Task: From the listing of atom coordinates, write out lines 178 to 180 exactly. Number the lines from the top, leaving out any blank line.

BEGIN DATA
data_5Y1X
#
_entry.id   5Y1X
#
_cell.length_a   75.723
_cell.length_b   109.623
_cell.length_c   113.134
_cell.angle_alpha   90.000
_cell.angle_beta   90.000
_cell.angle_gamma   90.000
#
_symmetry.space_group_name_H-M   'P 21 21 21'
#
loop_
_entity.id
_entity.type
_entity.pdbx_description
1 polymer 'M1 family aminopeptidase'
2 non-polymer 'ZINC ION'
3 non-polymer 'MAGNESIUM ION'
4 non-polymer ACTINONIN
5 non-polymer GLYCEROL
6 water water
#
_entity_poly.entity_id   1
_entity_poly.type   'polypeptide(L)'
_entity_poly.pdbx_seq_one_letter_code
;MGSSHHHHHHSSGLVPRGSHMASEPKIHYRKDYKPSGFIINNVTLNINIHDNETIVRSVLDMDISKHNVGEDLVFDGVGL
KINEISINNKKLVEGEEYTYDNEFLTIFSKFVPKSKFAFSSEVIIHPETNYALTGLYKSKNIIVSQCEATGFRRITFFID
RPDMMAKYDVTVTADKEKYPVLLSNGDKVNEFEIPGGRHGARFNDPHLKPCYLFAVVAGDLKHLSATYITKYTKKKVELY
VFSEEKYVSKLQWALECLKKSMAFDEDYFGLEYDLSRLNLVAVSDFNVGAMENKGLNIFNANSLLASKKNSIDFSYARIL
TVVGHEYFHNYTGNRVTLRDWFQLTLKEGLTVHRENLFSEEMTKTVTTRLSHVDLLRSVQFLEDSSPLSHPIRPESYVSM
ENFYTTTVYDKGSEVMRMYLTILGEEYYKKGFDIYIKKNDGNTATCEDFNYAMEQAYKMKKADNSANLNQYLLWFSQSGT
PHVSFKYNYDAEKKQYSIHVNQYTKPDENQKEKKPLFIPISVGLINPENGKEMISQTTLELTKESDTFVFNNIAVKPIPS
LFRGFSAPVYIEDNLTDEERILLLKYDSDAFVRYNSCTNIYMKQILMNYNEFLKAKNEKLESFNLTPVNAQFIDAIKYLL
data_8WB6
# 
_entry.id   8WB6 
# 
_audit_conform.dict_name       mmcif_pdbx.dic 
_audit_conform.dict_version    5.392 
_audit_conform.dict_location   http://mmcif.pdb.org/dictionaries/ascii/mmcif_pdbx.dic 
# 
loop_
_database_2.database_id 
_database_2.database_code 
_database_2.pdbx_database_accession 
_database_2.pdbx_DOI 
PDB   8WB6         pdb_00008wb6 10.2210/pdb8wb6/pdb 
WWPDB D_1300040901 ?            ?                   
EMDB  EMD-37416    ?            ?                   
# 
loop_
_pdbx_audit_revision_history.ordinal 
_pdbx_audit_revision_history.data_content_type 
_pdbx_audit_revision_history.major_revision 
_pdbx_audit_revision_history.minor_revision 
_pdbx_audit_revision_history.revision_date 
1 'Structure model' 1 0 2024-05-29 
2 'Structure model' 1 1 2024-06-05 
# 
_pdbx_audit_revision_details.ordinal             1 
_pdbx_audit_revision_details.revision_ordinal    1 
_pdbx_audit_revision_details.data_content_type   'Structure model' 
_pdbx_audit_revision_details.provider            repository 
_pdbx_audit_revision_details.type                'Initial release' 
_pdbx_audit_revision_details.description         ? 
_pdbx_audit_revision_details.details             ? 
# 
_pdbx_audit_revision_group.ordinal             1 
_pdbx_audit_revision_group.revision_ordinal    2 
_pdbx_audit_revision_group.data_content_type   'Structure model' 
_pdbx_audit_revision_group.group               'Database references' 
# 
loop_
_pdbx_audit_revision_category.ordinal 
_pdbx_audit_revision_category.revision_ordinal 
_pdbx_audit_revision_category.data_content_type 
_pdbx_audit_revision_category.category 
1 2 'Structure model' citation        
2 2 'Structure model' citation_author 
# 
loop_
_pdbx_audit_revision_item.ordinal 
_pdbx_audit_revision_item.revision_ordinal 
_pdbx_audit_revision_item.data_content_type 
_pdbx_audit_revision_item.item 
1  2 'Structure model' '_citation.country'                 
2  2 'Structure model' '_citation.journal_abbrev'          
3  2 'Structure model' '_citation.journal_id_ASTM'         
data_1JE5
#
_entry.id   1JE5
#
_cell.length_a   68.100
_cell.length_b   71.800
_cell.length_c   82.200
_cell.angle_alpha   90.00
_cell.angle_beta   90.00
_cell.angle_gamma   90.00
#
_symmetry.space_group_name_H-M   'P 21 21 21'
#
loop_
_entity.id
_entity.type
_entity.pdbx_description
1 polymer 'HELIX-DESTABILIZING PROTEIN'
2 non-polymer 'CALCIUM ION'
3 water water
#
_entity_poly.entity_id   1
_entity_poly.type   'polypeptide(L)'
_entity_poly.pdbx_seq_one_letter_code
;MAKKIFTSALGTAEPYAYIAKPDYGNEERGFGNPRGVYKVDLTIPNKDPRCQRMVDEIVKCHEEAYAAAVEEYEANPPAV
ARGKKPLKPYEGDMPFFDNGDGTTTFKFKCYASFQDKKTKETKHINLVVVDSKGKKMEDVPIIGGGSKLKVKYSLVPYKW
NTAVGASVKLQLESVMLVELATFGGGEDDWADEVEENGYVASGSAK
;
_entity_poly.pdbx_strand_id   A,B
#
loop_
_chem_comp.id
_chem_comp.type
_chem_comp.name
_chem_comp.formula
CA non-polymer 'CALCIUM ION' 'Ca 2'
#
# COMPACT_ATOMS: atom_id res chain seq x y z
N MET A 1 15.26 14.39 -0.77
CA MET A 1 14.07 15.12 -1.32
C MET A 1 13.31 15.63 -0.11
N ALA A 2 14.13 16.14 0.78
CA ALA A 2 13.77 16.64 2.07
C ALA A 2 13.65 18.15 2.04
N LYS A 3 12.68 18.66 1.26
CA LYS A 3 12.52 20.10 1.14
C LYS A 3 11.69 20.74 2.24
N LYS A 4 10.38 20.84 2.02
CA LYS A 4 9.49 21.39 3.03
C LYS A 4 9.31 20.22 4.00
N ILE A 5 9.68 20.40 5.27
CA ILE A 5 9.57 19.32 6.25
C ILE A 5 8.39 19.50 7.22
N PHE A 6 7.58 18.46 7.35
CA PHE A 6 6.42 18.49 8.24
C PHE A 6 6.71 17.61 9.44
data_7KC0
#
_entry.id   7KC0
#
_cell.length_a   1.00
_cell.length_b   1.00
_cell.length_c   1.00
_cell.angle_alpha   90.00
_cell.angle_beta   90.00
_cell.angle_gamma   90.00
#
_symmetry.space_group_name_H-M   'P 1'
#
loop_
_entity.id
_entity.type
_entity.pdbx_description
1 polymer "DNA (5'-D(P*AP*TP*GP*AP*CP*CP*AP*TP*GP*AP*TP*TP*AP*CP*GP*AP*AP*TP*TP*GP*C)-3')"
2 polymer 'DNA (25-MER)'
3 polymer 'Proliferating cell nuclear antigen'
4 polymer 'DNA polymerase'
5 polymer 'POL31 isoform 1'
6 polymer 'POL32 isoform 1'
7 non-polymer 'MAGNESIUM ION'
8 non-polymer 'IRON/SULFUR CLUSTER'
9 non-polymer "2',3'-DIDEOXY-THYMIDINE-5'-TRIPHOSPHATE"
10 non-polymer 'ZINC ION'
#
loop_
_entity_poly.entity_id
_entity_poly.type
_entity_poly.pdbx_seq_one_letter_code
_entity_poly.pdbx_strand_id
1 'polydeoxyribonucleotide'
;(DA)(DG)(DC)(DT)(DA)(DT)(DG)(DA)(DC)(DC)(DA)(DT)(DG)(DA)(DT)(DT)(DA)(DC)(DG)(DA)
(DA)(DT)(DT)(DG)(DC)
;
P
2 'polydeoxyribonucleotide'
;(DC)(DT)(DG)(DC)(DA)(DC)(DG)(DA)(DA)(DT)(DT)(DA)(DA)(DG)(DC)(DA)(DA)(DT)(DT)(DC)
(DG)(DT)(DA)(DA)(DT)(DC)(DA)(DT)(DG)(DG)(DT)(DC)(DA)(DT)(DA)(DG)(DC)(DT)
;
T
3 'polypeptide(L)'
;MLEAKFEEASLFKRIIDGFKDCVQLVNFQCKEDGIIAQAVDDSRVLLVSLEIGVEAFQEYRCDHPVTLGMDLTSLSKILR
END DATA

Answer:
_entity_poly.pdbx_seq_one_letter_code
_entity_poly.pdbx_strand_id
1 'polydeoxyribonucleotide'